Ban Ki Moon begins trip to Central Asia amid rights concerns

United Nations Secretary General Ban Ki Moon speaks at a United Nations Security Council meeting on May 29, 2015 in New York City. Mr Ban on Tuesday began a five-day trip to ex-Soviet Central Asia with a visit to Tajikistan, as advocacy groups presse
United Nations Secretary General Ban Ki Moon speaks at a United Nations Security Council meeting on May 29, 2015 in New York City. Mr Ban on Tuesday began a five-day trip to ex-Soviet Central Asia with a visit to Tajikistan, as advocacy groups pressed him to raise rights concerns with the region's governments. -- PHOTO: AFP 

DUSHANBE, Tajikistan (AFP) - UN Secretary General Ban Ki Moon on Tuesday began a five-day trip to ex-Soviet Central Asia with a visit to Tajikistan, as advocacy groups pressed him to raise rights concerns with the region's governments.

Ban, who last visited the region in 2010, attended a high-level international conference on water in the Tajik capital Dushanbe. He will then spend a day each in Kazakhstan, Kyrgyzstan and Uzbekistan before rounding off his trip in Turkmenistan on June 13.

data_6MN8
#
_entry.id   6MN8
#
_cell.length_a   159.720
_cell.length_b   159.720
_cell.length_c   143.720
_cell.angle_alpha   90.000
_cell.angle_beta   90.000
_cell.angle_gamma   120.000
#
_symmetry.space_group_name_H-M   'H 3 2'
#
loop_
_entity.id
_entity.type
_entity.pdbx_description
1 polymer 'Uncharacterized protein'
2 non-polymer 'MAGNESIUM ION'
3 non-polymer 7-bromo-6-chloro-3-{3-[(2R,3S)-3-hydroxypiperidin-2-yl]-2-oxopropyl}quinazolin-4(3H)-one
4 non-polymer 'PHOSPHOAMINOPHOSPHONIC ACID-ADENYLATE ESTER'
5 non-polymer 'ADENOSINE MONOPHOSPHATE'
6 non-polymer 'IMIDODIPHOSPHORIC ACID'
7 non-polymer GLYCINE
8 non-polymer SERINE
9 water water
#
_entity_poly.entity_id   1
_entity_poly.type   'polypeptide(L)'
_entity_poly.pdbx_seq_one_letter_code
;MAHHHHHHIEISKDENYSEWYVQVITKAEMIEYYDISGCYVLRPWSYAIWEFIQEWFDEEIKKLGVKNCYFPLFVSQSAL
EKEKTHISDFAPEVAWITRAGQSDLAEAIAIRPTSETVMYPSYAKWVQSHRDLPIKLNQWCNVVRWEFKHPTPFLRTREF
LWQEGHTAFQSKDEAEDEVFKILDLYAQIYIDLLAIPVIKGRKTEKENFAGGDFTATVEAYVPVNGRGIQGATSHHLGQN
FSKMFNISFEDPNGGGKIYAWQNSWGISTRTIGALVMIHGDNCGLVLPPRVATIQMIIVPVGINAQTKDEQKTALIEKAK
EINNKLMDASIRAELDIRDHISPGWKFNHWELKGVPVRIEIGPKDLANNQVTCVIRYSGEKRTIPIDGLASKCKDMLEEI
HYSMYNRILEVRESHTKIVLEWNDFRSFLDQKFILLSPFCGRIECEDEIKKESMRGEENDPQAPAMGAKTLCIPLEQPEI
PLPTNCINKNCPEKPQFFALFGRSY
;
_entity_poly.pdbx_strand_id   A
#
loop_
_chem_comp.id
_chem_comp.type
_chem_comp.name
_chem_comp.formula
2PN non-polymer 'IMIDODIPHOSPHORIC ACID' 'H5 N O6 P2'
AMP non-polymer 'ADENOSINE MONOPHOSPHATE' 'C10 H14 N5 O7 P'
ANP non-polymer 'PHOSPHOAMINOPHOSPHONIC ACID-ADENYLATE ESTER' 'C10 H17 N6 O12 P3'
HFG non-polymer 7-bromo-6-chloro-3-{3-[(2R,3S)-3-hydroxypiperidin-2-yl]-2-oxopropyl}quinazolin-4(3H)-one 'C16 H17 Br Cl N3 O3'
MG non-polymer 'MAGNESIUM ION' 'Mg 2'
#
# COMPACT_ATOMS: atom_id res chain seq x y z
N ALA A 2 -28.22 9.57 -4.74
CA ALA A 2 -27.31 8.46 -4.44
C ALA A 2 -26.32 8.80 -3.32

Referring to the region's "alarming" rights record, Human Rights Watch on Tuesday demanded Ban put discussions about fundamental freedoms at the forefront of his discussions with the leaders of the five countries.

"With so much suffering from government repression in Central Asia, human rights deserve a prominent place in the secretary-general's agenda," said Veronica Szente Goldston, the organisation's Europe and Central Asia advocacy director.

"Ban should press for concrete steps to end abuses, such as releasing people wrongfully behind bars, allowing rights groups and journalists to do their work, and ending impunity for torture."

All of Central Asia's governments are strongly authoritarian except Kyrgyzstan, which has nonetheless been criticised by advocacy organisations for considering draft laws discriminating against civic groups and sexual minorities.

Turkmenistan and Uzbekistan regularly feature on the "worst of the worst" list of human rights offenders drawn up by rights NGO Freedom House.

Speaking on his arrival in Tajikistan in comments carried by the UN's official radio station, Ban confirmed rights would be on the agenda of his meetings with leaders in the five states, in addition to a "multitude of cross-border problems" including water use and the trafficking of Afghan opiates throughout the region.